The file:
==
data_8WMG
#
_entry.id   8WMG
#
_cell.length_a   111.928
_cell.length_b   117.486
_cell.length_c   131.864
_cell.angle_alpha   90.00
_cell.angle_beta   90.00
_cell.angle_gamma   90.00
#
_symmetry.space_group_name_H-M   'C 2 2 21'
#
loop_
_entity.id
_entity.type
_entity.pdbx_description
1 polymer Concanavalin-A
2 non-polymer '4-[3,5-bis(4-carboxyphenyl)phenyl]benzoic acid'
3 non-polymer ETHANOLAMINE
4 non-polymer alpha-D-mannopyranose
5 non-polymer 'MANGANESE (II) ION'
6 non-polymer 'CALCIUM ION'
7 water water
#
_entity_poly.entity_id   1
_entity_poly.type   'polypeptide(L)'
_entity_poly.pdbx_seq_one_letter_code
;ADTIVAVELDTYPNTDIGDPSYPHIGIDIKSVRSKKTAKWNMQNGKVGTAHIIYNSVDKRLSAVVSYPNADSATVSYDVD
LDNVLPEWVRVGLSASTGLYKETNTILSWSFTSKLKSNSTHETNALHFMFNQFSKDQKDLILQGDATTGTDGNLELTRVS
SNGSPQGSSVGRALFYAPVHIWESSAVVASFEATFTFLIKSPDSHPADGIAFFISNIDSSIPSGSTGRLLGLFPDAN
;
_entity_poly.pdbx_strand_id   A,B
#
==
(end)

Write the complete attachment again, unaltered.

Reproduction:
data_8WMG
#
_entry.id   8WMG
#
_cell.length_a   111.928
_cell.length_b   117.486
_cell.length_c   131.864
_cell.angle_alpha   90.00
_cell.angle_beta   90.00
_cell.angle_gamma   90.00
#
_symmetry.space_group_name_H-M   'C 2 2 21'
#
loop_
_entity.id
_entity.type
_entity.pdbx_description
1 polymer Concanavalin-A
2 non-polymer '4-[3,5-bis(4-carboxyphenyl)phenyl]benzoic acid'
3 non-polymer ETHANOLAMINE
4 non-polymer alpha-D-mannopyranose
5 non-polymer 'MANGANESE (II) ION'
6 non-polymer 'CALCIUM ION'
7 water water
#
_entity_poly.entity_id   1
_entity_poly.type   'polypeptide(L)'
_entity_poly.pdbx_seq_one_letter_code
;ADTIVAVELDTYPNTDIGDPSYPHIGIDIKSVRSKKTAKWNMQNGKVGTAHIIYNSVDKRLSAVVSYPNADSATVSYDVD
LDNVLPEWVRVGLSASTGLYKETNTILSWSFTSKLKSNSTHETNALHFMFNQFSKDQKDLILQGDATTGTDGNLELTRVS
SNGSPQGSSVGRALFYAPVHIWESSAVVASFEATFTFLIKSPDSHPADGIAFFISNIDSSIPSGSTGRLLGLFPDAN
;
_entity_poly.pdbx_strand_id   A,B
#